U niversity of N orthern Alabama elaney helan U niversity of N otre Dame yley homas U niversity of O klahoma Bennett Snipes U niversity of South Dakota ory acocks U niversity of Southern I ndiana elson in athan Pa ton U niversity of St Francis mmanuel avis U niversity of Tamp a artin astro
U niversity of Colorado olliana orosi
U niversity of U tah arl ensmeyer
The O hio State U niversity Sterling rown le is asto
U niversity of Colorado Boulder auren rew
U niversity of Washington iya ai
Trade School evin rungard imothy eller
U niversity of I llinois Samuel ay
Tricoci U niversity mily urke Trident Technical College lake oods Trine U niversity Parker eale rew i on aron ray ogan rehbiel saac ruuger hristian iles U nion U niversity lliott o ingo U nited States N aval Academy iel renc ewski U niversity of Alabama le a ays
U niversity of I ndianap olis annah lount van uckler aley utcher sabella ucu Jonathan Frisbie allie allinat annah Sweeden U niversity of I owa ope Fury arson illey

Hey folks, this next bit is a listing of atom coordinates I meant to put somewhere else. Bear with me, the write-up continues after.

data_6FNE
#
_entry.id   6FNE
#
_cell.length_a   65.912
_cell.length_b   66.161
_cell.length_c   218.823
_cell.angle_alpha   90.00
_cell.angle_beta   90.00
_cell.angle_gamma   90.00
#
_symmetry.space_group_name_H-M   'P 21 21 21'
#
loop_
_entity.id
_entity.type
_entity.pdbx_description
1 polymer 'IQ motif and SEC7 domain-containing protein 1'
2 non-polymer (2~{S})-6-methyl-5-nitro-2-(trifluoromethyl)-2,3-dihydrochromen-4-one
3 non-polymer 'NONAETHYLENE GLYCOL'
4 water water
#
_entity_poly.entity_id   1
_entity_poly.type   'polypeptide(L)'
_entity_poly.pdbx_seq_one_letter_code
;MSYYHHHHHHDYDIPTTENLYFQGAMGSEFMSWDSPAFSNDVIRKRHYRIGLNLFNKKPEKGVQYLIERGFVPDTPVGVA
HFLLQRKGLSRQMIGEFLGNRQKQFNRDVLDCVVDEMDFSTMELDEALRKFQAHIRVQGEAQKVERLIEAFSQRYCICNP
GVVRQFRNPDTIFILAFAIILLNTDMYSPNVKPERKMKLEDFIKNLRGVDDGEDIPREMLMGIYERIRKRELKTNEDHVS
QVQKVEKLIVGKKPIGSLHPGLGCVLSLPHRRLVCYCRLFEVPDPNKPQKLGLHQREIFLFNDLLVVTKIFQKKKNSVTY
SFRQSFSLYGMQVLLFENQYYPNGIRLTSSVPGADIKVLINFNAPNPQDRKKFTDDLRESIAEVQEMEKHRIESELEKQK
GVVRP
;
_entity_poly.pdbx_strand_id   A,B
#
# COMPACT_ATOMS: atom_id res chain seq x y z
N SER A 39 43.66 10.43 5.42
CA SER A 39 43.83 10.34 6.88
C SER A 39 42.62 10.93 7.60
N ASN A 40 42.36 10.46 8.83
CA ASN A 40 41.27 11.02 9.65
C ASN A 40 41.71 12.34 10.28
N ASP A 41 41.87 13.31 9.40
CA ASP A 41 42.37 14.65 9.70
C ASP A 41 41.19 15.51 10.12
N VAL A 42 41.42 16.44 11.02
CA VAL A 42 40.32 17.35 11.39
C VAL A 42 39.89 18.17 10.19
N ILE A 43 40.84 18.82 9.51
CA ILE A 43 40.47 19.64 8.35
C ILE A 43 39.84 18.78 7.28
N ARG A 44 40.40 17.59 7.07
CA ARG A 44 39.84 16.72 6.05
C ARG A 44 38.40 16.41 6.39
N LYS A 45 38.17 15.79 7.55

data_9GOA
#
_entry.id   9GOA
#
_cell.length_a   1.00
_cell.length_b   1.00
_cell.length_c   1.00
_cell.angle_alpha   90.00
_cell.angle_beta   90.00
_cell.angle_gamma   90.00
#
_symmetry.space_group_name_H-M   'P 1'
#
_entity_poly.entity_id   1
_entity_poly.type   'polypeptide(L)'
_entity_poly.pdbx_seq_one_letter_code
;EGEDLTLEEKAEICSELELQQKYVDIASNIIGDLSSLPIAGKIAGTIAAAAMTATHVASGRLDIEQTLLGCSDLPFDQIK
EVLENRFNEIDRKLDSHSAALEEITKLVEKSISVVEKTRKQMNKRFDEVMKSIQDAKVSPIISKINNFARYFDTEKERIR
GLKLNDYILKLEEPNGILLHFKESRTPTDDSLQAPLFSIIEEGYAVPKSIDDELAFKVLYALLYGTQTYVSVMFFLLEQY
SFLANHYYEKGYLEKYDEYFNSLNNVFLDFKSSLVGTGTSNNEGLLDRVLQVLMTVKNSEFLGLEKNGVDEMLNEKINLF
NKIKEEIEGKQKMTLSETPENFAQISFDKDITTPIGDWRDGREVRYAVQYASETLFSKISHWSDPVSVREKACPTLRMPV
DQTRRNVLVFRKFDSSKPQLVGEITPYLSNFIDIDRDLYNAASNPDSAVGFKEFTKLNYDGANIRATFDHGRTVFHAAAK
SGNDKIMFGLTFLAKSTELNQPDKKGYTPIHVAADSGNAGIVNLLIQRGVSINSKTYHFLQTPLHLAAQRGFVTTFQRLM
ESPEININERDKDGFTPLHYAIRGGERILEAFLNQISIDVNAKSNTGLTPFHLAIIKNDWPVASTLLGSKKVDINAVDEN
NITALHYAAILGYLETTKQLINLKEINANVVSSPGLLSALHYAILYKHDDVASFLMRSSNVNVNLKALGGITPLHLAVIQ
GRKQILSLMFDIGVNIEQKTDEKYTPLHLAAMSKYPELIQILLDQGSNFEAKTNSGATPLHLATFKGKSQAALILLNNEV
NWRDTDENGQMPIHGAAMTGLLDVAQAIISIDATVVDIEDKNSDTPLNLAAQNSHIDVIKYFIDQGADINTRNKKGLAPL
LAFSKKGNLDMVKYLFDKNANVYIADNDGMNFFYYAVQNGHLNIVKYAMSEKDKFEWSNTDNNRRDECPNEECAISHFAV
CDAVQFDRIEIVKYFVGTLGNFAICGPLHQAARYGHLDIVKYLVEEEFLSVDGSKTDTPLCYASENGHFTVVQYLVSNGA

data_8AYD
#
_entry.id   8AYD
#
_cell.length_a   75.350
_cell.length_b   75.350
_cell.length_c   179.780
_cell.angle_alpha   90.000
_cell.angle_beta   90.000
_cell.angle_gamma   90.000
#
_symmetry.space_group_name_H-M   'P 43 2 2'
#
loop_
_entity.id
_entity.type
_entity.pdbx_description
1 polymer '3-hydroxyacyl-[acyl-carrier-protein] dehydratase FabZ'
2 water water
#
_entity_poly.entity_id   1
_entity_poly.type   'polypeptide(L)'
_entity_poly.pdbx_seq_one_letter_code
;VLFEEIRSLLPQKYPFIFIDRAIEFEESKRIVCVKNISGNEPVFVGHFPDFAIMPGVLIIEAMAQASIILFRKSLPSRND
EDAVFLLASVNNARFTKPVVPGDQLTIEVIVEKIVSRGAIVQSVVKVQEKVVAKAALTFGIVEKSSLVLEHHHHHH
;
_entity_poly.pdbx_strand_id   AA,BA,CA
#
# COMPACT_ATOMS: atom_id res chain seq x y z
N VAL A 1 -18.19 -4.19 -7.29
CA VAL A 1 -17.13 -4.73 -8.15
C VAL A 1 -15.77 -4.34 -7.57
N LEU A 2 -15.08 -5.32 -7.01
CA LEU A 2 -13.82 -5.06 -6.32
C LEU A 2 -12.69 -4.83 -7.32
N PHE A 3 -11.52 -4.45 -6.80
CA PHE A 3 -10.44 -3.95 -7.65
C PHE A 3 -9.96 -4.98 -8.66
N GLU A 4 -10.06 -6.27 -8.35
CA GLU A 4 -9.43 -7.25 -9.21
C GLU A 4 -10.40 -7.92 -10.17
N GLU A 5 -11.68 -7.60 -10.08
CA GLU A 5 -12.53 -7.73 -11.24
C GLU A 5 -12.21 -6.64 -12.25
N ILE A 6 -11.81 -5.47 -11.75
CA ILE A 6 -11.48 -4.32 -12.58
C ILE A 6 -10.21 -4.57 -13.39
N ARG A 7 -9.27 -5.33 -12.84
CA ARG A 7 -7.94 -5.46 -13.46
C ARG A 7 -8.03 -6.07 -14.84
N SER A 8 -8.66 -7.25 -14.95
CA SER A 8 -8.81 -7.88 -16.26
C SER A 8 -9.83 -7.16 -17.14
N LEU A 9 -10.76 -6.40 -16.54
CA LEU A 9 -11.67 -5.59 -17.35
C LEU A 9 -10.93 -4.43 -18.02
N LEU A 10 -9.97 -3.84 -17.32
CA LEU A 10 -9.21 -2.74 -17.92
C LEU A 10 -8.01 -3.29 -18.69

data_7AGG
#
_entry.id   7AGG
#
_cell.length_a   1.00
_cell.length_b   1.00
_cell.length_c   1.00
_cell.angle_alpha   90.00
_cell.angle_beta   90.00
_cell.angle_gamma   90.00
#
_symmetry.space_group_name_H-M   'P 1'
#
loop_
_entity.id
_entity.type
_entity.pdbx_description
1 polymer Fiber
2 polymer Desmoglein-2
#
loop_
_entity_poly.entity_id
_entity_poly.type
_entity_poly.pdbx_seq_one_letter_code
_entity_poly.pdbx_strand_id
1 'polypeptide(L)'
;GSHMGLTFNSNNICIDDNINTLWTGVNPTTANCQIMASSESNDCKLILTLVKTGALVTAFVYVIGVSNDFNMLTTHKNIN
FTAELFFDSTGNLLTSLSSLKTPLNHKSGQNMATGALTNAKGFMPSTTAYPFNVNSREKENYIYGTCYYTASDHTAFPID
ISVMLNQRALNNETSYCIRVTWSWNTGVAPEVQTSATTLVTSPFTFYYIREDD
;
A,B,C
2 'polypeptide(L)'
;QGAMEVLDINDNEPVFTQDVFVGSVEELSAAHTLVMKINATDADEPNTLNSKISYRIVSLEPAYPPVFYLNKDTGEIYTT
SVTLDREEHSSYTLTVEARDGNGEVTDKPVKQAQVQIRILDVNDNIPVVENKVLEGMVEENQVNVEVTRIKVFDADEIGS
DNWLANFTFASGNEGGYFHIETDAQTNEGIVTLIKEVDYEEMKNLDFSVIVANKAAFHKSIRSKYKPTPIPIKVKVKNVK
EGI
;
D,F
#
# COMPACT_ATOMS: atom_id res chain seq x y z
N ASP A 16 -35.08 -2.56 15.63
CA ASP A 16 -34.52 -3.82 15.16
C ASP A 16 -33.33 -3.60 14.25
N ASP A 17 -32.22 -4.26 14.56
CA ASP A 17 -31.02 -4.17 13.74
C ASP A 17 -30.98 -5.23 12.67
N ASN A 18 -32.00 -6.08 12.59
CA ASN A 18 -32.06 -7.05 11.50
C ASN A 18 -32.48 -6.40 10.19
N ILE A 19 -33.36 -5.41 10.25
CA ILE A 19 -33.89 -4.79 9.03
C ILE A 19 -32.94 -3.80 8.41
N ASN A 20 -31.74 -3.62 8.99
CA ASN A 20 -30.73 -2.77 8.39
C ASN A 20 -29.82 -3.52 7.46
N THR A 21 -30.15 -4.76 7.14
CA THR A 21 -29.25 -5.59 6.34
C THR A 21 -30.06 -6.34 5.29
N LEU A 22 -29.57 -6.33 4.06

V alp araiso U niversity ackary rowning ack ittrock V incennes U niversity revor ohan Sydney Spraling V ocational School Robert Davis aria spino a anbenten elly Sotelo uadarrama icolas aw Wabash College athan Pairit
U niversity of Kentucky egan iller race eidermann
West V irginia Wesleyan College ierra olbert
U niversity of Louisville indsay lick osie ockwood renton abry ohn inns
Western Kentucky U niversity le is oards
U niversity of Missouri ate ichael
Wilmington College Sarah umps
Western Michigan U niversity ose uďŹ€y
N the Red
Registry Work Force Trevor Adcock Lukas Bowron Noah Brennan Emily Bronstein Justin Bryant Timothy Chambers Makenzie Crenshaw Tom Cole IV Laura Cuervo Henry Farrar Garrett Fox Jesus Guillermo Rey Macy Herron Seba Houria very uﬀer Hilary Johnson Jack Lawyer Cole Ludlow Kaithlyn Mascarina Justin May Leza Morales Sarai Morales Destini Newman-Scott Jovara Ofoia Mya Perry Thad Rasberry Maya Rivera-Aguirre Brendan Ross Keyner Salas Nicole Sarmadi errance Shaﬀer Kaitlin Smith Teresa Stein